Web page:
- Publication date
- 28th February 2014
- Information types
- Policy areas
- Large suppliers hold balances from closed accounts of at least £202m from former domestic customers and £204m from former non-domestic customers
- Ofgem expects suppliers to do more to return money to consumers, building on recent commitments to provide automatic refunds to current direct debit customers who are in credit
- Around 3.5m household accounts and around 300,000 business accounts affected
Ofgem is calling on large suppliers to make sure money is returned to their former customers after our analysis revealed that these companies hold more than £400m in credit from closed accounts. This builds on recent commitments by most major suppliers to automatically refund surpluses to current direct debit customers.
Ofgem has been enquiring into the balances held by energy suppliers in relation to accounts that are now closed, and into the companies’ policies and practices that apply. This concerns customers who have closed accounts, for example because they have changed supplier or moved house. Ofgem’s analysis shows an unacceptably large amount of money being retained rather than returned to consumers and a wide variation in company practices.
With the recent rise in the number of consumers switching supplier, people need to be confident that they won’t lose out if they close an account with their present supplier. Ofgem expects suppliers to do all they can to return money to individual consumers, and to tell consumers clearly what to do when closing an account. Where it isn’t possible to repay a balance, suppliers should find ways to use this money to benefit consumers more widely, and make clear to customers how much is held and why. We are looking at whether suppliers’ current policies and practices relating to giving money to individual customers are fully compliant with existing rules including those requiring companies to treat consumers fairly. Our advice to consumers who believe they may still be owed money by a previous supplier is to contact the company directly and ask for it back.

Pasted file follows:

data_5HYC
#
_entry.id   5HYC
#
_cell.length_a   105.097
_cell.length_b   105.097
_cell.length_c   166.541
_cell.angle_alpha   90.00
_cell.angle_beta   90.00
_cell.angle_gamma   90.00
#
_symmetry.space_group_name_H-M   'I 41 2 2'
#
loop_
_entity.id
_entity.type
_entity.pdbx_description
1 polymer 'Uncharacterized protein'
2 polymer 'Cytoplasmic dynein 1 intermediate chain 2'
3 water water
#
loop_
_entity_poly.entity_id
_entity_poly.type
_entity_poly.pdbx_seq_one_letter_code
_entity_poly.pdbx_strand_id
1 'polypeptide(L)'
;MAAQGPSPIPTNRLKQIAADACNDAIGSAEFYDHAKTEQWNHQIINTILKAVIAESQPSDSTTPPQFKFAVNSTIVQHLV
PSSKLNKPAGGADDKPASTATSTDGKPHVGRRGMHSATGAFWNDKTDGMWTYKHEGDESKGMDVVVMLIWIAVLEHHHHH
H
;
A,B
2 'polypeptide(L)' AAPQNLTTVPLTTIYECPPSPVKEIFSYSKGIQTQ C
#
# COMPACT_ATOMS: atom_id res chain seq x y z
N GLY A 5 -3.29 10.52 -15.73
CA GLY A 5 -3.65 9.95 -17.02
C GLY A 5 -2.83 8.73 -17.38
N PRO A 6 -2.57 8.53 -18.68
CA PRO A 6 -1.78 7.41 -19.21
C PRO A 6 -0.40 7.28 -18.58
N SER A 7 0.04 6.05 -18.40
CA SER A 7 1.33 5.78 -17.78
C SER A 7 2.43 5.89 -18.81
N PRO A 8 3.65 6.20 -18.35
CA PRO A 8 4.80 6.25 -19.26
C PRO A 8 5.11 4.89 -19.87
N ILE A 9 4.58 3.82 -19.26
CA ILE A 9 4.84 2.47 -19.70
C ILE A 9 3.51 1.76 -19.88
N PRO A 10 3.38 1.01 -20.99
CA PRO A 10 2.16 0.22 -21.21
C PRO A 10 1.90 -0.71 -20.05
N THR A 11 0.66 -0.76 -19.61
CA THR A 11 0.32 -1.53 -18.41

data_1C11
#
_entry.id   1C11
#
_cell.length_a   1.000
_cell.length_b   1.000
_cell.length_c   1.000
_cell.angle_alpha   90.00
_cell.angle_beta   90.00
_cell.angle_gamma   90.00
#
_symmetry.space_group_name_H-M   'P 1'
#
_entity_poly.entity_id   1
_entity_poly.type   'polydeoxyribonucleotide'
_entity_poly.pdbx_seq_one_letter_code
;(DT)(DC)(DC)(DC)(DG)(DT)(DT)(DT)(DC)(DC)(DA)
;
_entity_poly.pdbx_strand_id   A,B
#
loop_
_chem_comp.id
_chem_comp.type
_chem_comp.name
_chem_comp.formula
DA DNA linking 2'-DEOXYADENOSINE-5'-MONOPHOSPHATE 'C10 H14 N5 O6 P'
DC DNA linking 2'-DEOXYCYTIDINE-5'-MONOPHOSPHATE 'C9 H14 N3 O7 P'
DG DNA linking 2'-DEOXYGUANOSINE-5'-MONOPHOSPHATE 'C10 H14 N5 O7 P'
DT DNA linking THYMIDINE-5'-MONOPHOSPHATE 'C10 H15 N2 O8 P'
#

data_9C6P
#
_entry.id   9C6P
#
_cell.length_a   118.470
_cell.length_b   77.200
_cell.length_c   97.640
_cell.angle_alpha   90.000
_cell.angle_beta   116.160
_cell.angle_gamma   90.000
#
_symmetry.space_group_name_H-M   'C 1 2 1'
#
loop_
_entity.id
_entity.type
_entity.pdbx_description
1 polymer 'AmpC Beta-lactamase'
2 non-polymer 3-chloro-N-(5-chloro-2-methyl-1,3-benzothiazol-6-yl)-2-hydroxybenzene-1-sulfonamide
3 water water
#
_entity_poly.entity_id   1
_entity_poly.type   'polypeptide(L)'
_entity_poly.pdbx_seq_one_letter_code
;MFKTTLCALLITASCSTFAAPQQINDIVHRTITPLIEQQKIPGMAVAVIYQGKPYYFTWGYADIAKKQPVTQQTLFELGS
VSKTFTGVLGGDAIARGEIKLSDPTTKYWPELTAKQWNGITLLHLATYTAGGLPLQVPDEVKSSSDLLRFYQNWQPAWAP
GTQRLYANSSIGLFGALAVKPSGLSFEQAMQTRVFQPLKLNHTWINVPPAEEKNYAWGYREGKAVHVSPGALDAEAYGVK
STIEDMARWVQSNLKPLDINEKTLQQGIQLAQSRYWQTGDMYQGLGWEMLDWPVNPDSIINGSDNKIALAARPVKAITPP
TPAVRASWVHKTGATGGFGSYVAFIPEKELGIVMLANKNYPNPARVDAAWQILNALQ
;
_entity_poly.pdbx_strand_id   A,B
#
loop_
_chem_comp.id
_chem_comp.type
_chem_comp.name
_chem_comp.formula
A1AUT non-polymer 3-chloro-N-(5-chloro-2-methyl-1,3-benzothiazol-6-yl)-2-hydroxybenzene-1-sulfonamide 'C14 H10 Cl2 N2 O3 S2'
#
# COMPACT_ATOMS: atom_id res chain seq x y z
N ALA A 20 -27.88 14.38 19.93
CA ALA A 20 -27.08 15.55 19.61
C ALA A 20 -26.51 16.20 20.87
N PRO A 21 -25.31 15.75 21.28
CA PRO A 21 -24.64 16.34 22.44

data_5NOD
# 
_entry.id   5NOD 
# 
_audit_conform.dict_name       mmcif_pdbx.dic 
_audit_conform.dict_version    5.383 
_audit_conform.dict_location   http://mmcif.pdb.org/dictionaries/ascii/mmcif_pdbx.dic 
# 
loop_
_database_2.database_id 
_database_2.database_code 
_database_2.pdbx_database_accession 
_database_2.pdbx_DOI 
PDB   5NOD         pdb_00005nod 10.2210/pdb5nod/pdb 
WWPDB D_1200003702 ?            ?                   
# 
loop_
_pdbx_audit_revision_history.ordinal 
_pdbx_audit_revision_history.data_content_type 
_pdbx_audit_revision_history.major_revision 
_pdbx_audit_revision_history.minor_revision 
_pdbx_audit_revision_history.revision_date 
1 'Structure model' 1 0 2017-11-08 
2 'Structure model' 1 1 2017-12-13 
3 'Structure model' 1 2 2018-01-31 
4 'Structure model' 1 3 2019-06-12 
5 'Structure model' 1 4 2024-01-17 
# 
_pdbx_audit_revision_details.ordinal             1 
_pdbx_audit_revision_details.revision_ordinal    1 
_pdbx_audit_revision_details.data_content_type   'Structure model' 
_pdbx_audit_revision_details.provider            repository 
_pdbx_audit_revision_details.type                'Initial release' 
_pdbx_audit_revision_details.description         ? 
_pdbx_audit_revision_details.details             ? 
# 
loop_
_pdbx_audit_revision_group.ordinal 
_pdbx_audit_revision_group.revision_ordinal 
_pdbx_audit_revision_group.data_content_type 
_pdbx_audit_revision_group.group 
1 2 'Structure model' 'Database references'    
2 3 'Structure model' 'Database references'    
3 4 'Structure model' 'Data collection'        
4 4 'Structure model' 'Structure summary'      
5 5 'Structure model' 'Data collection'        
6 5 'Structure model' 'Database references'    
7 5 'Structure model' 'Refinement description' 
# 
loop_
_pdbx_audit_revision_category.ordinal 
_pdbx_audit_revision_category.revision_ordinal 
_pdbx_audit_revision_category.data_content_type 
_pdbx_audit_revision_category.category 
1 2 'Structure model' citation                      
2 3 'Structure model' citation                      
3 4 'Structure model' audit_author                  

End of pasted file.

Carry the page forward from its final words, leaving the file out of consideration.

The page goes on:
Andrew Wright, Interim Chief Executive of Ofgem, commented: “When many people are struggling to make ends meet, it is vital that energy companies do the right thing and do all they can to return this money and restore consumer trust.”
“We want to see decisive action by suppliers, individually and collectively, to address this issue and, wherever possible, to ensure that the balances they currently hold are returned to consumers. Where this can’t be done any remaining sums should be used to benefit consumers more generally, and suppliers need to be very clear with consumers about what they will be doing with this money.”
Ofgem has identified three key issues that must be resolved:
1. Reuniting individual consumers with their money
We want to see suppliers doing all that they can to ensure that money is returned to the people to whom it is owed, with an industry-wide campaign to ensure that refunds are made wherever possible. Our new enforceable Standards of Conduct require that suppliers treat consumers fairly. We will examine whether the practices of individual suppliers have breached our rules.
2. Using balances that cannot be returned to individuals to benefit consumers more widely
Where money cannot be returned to individual consumers, we expect companies to find ways to use this money to benefit consumers more generally and be clear in communicating what they will do with this unclaimed money.